Work starts tomorrow when we go off to Brico depot to buy wood, plasterboard for our next stud wall, then whilst DB builds, I’ll be painting. The sooner we get the work done, the sooner we can relax.

Until tomorrow,

Love Froogs xxx

Huelgoat


Hello Dear Reader,

We arrived very late last night after a rough crossing and I  felt particularly sick. I’m better after a night’s sleep and dry toast cures everything.  Not going to do much today, watch the last day of the Tour de France and some slow and steady unpacking. Lunch is a cottage pie I brought with us and dinner tonight is courtesy of lovely friends who’ve invited us.

We’re aiming to get out walking tomorrow, rain or shine!

Today, is just about getting our breath back.

See you tomorrow,

Love Froogs xxx

Choosing a British run French Gite

Hello Dear Reader,

We’ve rented holiday accommodation in Brittany previously and had a mobile home on a site, a beach side holiday apartment and a rural gite so we’ve rented from the French and the English. When we rented from the English family. The French neighbour who was the key holder, did their cleaning and looked after us….didn’t speak a word of English but she was an utter delight. When we rented the French apartment, every transaction from beginning to end was in French and the camp site owners spoke very good English. We had a great time no matter which language was spoken. The English owned gite however was the owners holiday home and it was rented when they were back in the UK working. Consequently, it was very homely and it was very well equipped. You might have your own reasons for renting a British owned gite: you can ring them and book direct, you can ask them everything about the local area, they can help you with directions over the phone if you get lost getting there.

We will rent out our French home to family and friends when it’s completely renovated, up to ‘code’ and meeting all of the French regulations of which there are many. In the meantime, if you’re looking for somewhere to rent, maybe next year for a holiday or off season if they are open then, here’s a lovely selection. Click on the links below the photograph to go to their websites.

dscf4635_1

http://www.lederan.com/  Southern Brittany.

la maison de maitre

http://www.loire-gite.com/ In the sunny Loire and it’ll sleep up to two families so you could split the cost with friends.

maison halcyon

In the Charente Maritime http://www.maisonhalcyon.com/

dordogne

The heat and Lazy sunshine of the Dordogne http://www.lesgitestrepart.com/

dorgodne #2

Heat, beauty, peace and history then the Dordogne is perfect  http://www.lapetiteaubergegites.com/

eco gite normandy

If you live in the South East and wanted a quick hop over from Dover then Normandy has some stunning locations to visit and in which to stay.

http://www.eco-gites.eu/

Here’s just a selection and all of them beautiful in their own rights. All of which are British owned and you can contact the owners direct. I’m part of a British gite owners group (even mine is still in the renovation stage) and I’ve just shared some of their gites free of charge. I’m already getting enquiries and so far, and we hope to have it ready to rent by autumn 2018.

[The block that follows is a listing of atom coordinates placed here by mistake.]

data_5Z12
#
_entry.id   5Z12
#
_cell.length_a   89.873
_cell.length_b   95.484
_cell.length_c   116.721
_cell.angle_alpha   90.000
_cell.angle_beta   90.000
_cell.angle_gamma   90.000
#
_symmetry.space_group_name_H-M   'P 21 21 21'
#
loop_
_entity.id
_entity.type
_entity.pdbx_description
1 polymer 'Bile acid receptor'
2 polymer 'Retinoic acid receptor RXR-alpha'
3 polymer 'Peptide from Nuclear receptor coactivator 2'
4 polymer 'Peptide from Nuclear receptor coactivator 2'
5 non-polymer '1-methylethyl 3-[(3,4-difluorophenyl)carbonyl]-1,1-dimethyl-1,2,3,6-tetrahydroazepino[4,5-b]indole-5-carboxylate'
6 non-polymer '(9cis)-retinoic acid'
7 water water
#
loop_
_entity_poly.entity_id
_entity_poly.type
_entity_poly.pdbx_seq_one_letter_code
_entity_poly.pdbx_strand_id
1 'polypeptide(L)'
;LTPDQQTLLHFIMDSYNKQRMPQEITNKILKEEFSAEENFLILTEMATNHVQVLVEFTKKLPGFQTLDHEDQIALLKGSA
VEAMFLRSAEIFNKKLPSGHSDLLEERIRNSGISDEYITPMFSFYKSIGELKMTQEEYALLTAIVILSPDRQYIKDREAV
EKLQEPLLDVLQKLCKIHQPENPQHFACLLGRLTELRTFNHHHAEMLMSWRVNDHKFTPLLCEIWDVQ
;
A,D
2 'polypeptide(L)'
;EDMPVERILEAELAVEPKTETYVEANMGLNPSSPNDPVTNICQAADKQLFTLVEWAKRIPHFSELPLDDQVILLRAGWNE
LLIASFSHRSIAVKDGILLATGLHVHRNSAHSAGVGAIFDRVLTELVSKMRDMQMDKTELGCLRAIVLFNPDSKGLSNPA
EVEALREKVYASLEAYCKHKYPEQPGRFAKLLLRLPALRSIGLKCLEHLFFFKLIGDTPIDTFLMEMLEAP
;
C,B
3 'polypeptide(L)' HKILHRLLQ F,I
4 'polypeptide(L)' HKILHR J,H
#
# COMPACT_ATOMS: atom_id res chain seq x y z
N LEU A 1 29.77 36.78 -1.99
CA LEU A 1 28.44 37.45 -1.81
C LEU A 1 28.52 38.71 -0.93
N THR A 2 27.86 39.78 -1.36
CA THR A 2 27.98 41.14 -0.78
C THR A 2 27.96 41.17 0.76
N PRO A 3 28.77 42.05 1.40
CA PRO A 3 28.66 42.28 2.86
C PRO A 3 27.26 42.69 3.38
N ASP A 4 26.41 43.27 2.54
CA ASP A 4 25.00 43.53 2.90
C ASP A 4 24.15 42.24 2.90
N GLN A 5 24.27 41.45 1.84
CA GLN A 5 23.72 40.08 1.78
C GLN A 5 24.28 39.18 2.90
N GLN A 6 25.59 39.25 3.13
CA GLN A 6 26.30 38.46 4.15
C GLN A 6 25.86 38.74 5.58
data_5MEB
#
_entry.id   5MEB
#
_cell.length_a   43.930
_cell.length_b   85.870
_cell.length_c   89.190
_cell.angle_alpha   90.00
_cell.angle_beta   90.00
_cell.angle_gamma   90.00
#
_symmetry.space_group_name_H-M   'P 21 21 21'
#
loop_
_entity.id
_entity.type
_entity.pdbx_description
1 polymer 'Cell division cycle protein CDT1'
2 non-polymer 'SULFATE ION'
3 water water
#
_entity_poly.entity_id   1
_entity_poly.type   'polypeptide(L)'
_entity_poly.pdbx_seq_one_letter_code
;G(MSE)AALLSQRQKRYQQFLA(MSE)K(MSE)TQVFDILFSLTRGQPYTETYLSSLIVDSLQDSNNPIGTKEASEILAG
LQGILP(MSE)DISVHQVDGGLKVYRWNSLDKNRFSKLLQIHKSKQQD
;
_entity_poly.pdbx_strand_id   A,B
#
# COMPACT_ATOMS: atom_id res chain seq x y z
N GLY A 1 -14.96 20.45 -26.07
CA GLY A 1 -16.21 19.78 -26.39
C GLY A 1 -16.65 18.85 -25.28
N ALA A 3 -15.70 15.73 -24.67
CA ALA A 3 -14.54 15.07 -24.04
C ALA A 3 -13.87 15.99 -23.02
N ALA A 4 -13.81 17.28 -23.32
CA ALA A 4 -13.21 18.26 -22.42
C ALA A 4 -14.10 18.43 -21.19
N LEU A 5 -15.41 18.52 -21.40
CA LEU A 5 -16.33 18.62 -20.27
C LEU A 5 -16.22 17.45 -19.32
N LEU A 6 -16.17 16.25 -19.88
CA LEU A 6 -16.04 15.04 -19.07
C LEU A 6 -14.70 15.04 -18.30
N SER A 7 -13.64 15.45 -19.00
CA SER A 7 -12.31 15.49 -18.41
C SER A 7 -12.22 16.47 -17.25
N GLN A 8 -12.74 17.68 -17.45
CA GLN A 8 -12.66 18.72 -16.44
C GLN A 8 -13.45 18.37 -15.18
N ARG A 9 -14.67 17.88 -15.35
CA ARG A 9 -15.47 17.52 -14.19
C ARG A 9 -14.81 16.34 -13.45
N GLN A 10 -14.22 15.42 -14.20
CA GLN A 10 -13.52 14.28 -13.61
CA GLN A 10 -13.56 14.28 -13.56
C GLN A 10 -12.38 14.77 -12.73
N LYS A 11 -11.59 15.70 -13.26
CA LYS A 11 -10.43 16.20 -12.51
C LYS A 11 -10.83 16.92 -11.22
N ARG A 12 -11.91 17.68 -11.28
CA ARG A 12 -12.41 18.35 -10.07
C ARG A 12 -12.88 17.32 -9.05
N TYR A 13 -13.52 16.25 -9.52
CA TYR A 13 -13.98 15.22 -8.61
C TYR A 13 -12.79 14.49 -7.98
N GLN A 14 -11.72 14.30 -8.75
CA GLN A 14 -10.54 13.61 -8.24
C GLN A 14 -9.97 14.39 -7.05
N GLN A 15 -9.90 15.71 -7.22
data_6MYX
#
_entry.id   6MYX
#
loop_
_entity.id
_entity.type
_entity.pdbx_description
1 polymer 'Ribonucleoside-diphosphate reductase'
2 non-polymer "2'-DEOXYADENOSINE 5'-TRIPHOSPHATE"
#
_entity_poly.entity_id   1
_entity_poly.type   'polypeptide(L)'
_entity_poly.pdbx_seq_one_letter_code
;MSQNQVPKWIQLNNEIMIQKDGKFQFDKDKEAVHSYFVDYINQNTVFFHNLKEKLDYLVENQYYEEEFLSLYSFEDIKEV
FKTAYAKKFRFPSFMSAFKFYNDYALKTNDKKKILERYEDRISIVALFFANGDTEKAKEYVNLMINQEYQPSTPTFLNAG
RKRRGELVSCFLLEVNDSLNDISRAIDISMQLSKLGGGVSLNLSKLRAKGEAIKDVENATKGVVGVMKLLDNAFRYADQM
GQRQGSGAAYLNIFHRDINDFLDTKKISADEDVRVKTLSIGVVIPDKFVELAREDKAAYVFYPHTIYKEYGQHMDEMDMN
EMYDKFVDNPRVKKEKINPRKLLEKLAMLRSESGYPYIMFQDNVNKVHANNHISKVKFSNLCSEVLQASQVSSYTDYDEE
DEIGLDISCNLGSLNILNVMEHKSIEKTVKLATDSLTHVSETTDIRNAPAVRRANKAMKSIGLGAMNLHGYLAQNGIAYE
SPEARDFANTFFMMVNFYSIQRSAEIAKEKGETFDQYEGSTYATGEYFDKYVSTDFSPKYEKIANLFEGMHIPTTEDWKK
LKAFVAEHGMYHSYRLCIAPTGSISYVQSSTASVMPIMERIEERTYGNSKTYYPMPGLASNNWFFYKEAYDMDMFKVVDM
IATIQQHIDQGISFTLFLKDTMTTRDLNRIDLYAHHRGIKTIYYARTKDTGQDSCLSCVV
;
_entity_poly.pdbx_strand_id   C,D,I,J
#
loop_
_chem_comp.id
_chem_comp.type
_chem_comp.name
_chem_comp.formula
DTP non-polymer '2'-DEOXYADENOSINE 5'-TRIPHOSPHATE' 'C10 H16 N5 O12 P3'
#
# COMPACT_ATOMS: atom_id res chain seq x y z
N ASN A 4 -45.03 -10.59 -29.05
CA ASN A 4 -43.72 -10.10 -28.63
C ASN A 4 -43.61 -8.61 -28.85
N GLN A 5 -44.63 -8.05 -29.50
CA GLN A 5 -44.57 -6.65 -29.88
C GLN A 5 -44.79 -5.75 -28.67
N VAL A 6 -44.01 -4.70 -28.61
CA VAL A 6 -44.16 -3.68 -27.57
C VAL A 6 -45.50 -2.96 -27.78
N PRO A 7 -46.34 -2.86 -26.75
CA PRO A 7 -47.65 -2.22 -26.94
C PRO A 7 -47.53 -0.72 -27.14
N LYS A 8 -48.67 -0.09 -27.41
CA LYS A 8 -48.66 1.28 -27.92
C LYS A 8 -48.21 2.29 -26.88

We’re off to France on Saturday until the end of August and of course, I’ll be sharing our renovation project, the days out and about locally, the markets and supermarkets and our experience of French life.

I hope you click on the links and take a look at their lovely gites and you never know, you just might book one for later in the season or for next year. Who knows, you might rent mine in a couple of years but until then, enjoy these.

See you in Huelgoat,

Love Froogs xxxx

Save money on holiday medical costs 

                      

Hello Dear Reader,

We first went on holiday to France in 2005, we had phrase book French and I got mild food poisoning. No sympathy needed as I was campsite cooking and may not have chilled something well enough. We found out to our cost that you can’t get anything medically stronger than a herbal teabag anywhere but a pharmacy. Also, you can’t just walk in, pick up meds and walk out and when you’ve made yourself understood then you won’t get them cheap either.

Don’t get ‘caught out’ like I did. Now, we save money by taking a few basic medical supplies…..just in case. Most of these are off the shelf and really cheap, not to mention small and lightweight to pack and take with us.

We take: first aid kit, pain killers, sprain bandages, antacids, migraine pills, anti- diarrhoea tablets, antihistamines (pills and sting cream) in fact an array of Mede we could need. Most have two year use by dates and I have them at home. We pay for our prescriptions and none of the meds costs more than a couple of pounds a go. We get a lot of meds in Poundland.  Everything neatly fits into an old plastic lunch box. 

You can pare this down and take half packs or just two or three items that are most important to you. An old makeup bag would squeeze into the car glove compartment and be a great place to keep them when you’re on your French holiday. There’s nothing worse than getting poorly whilst on holiday but it’d be a comfort to know some meds are at hand. 

Over to you Dear Reader, who else takes a meds pack on holiday (if you keep one at home, of course…..you may not) and does it save you money?

Until tomorrow,

Love Froogs xxxx